Most people don’t realize vitamin B12 is essential
Story: Sherry Kelishadi
More than half of Americans take some form of dietary supplement for their overall health, according to a recent study published in the Journal of the American Medical Association. Taking multivitamins, fish oil, and other vitamin supplements is nothing new and something everyone should consider. But just as different car models require specific grades of fuel for maximum performance, individuals also need different levels of vitamins and nutrients to maximize their personal health.
However, too few recognize a key vitamin many are lacking: B12. Vitamin B12 deficiency has become a silent epidemic. Some of the most commonly mentioned side effects include fatigue, lack of energy, sluggishness, and dizziness. While there is a bucket full of other causes we might blame for such symptoms—such as lack of sleep, depression, or even more serious health risks, such as anemia—the scary truth is that a deficiency in vitamin B12 ultimately could be behind many, if not all, of these issues.
As an example, a person low on red blood cells may have pernicious anemia, a B12 deficiency anemia caused by an inability to absorb the vitamin B12 needed for their body to make those healthy red blood cells. Therefore, there may be more serious effects of vitamin B12 deficiency to look into than just the fatigue and sluggishness commonly associated with low B12 levels, for a lack of red blood cells itself could also cause those same effects.
As a vitamin B12 deficiency can manifest in a multitude of different ways, here are some important facts that may surprise you about the importance of vitamin B12 for your body:
1. There are not a lot of natural B12-rich food sources—Dairy products, eggs, meat, poultry, and fish provide the richest amounts of B12. Other foods, like some cereals, are enriched with B12. But overall, there are a limited variety of options for adequate B12 consumption, which leads us to the next important fact.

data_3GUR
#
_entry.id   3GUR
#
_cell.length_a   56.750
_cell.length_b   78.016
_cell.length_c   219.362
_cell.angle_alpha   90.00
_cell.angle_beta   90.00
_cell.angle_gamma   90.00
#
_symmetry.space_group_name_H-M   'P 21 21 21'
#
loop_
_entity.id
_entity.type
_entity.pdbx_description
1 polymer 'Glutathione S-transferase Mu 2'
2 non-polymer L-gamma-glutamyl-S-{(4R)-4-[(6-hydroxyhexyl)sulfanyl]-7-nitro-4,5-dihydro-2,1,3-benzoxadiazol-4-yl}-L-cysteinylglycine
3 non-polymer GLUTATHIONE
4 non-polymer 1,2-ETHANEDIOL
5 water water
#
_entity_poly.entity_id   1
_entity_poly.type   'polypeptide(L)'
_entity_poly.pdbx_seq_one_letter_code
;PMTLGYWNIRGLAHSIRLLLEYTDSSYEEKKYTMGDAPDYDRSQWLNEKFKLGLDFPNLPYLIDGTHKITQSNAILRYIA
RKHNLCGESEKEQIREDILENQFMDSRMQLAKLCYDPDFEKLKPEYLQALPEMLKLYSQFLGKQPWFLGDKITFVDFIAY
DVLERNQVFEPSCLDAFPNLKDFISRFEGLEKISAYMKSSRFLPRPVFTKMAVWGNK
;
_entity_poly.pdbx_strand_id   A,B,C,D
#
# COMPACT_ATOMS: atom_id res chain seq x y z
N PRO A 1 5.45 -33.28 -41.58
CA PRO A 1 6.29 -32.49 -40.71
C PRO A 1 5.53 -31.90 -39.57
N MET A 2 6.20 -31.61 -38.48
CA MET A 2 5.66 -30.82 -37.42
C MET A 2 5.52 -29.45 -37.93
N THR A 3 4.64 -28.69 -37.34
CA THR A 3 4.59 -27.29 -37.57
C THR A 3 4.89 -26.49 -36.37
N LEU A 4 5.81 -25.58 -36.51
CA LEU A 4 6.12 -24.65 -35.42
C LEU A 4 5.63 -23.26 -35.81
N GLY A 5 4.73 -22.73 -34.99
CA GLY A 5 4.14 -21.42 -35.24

2. Vegetarians, and especially vegans, are at a higher risk for vitamin B12 deficiency—Those who have dietary limitations that include dairy, meat, and other animal-derived foods definitely should supplement their diets with B12.
3. With age, not only do we need more B12, but it also can become harder to absorb—Ironically, we need more B12 as we age. The average adult should get 2.4 micrograms a day. Unfortunately, while you may take supplements to ensure you are getting enough, the dose you take may not be the dose you are absorbing, especially if taken in pill form. Fortunately, sublingual vitamins such as Super B from NutraGlow provide supplementation with maximum absorbency. Sublingual vitamins are easier to take, taste better, and are more effective than those that come in pill form due to a superior absorption rate into the bloodstream.
4. Your body doesn’t store vitamin B12 for a long period of time—Even if you feel you eat plenty of foods rich in B12, that may not be enough. As we age, our body’s absorbency rates decrease, making it even more challenging to ensure we are getting enough B12 nutrients.
5. B12 helps make your DNA and RBCs—This circles back to what was mentioned above. We need our DNA and red blood cells even more than we need sleep and energy. B12 doesn’t just make us feel better, it also helps our body produce crucial elements of existence.
6. Heavy drinking and long-term use of acid-reducing medications also can inhibit absorbency of vitamin B12—Heavy alcohol consumption is not good for our bodies for a variety of reasons, the impact on vitamin B12 absorbency being one of them. Acid reflux and heartburn are common conditions also brought on by deeper-rooted factors that should be examined. Eliminating the need for medications for this issue would be a win-win situation.
Whether you don’t consume enough vitamin B12-rich foods, or your body does not absorb it well no matter how much you supplement, low vitamin B12 should be taken seriously. There are some fantastic options out there to improve B12 levels, products developed to help people maximize the benefits of vitamins B6 and B12. Look for vitamins that are preservative-free and promote improved overall health, energy, metabolism, and mental acuity.
Be proactive with your health by paying attention to any signs you may suffer from one of the lesser-known (or well-known) effects of vitamin B12 deficiency. Speak with your doctor about getting tested for B12 levels and make sure you are taking the most absorbable form of vitamin B12 out there.6
About the writer
Sherry Kelishadi is vice president and co-founder of NutraGlow Inc. She earned a doctor of pharmacy degree in 2011 from the University of Maryland School of Pharmacy. Her passion lies in nutrition, dermatology, bioidentical hormone replacement therapy, and wound care.